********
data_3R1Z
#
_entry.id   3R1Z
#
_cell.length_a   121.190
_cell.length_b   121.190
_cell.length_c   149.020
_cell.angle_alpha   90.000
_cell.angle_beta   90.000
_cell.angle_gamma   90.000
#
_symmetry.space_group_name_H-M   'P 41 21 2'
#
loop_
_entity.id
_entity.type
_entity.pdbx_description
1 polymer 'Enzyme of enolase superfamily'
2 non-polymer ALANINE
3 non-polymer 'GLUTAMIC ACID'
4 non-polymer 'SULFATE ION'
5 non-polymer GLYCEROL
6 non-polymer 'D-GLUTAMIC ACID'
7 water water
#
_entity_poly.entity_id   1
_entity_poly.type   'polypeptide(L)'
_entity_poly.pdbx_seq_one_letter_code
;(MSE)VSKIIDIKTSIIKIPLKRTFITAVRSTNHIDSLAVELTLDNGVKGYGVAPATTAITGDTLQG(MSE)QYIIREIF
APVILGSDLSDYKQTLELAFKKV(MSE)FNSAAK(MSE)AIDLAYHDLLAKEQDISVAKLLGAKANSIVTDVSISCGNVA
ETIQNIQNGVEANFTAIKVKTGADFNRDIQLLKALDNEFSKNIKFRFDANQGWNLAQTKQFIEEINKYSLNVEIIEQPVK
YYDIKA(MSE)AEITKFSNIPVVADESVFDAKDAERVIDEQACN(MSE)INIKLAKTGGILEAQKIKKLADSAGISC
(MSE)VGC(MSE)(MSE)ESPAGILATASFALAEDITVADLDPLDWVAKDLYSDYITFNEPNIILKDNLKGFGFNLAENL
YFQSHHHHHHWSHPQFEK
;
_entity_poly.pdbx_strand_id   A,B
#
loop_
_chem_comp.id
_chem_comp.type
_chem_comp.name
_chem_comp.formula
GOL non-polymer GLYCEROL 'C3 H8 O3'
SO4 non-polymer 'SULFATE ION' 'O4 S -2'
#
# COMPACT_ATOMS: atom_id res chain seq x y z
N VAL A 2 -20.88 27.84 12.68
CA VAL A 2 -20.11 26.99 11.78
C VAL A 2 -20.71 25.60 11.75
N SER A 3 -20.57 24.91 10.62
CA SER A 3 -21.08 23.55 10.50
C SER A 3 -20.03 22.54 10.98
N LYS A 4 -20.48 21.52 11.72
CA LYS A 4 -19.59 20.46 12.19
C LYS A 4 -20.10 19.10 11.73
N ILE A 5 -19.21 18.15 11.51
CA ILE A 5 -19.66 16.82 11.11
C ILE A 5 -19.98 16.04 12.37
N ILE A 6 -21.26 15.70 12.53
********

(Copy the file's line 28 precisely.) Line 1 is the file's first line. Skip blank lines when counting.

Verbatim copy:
_entity_poly.pdbx_seq_one_letter_code